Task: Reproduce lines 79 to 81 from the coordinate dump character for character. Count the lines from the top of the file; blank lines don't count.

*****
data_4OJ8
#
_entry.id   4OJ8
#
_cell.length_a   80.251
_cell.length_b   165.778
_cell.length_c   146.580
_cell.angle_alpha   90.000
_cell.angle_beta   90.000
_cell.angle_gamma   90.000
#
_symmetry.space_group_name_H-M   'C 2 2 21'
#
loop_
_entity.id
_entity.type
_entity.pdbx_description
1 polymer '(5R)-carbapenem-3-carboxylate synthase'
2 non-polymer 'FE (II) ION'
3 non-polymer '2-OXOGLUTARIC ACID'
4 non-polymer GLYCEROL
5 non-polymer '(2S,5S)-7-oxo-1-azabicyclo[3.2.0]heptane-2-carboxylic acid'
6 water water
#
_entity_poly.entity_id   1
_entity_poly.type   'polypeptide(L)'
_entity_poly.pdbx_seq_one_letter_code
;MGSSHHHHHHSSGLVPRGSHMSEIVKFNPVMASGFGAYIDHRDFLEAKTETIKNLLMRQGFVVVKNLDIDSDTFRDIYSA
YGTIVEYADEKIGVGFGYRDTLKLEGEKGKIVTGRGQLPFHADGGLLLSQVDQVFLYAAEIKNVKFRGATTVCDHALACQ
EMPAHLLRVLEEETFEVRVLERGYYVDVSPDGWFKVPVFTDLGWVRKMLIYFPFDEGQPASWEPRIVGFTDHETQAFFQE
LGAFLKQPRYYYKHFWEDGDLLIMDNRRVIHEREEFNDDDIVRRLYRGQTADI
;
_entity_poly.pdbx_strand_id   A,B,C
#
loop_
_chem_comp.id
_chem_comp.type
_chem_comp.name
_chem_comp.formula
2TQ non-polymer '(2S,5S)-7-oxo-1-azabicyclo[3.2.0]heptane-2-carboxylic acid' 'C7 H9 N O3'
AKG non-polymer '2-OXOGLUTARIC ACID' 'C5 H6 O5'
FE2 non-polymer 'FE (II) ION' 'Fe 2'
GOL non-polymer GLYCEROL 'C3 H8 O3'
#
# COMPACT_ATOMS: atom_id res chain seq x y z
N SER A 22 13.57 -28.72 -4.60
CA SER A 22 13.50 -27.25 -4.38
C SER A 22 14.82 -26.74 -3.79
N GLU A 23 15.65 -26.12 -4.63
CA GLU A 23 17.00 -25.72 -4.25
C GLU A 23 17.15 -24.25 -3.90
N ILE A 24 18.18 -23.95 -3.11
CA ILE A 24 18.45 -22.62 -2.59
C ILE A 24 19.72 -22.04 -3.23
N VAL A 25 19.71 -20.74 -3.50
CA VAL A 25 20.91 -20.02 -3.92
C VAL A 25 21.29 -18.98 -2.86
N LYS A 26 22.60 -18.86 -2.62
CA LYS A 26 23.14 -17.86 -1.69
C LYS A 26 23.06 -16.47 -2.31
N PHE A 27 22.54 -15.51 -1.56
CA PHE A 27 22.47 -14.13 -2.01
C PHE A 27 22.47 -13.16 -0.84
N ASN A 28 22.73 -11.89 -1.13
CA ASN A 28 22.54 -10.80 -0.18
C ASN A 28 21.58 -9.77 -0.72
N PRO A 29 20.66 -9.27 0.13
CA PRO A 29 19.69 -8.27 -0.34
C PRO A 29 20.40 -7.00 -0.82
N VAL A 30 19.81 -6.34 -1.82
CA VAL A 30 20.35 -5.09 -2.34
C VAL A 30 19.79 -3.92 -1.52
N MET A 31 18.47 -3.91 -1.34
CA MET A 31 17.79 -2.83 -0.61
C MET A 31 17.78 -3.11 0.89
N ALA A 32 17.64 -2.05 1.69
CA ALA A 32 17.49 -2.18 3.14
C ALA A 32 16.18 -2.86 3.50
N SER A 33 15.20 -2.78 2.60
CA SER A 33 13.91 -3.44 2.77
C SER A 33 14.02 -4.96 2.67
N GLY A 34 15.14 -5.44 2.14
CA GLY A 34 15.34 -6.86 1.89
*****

N SER A 33 15.20 -2.78 2.60
CA SER A 33 13.91 -3.44 2.77
C SER A 33 14.02 -4.96 2.67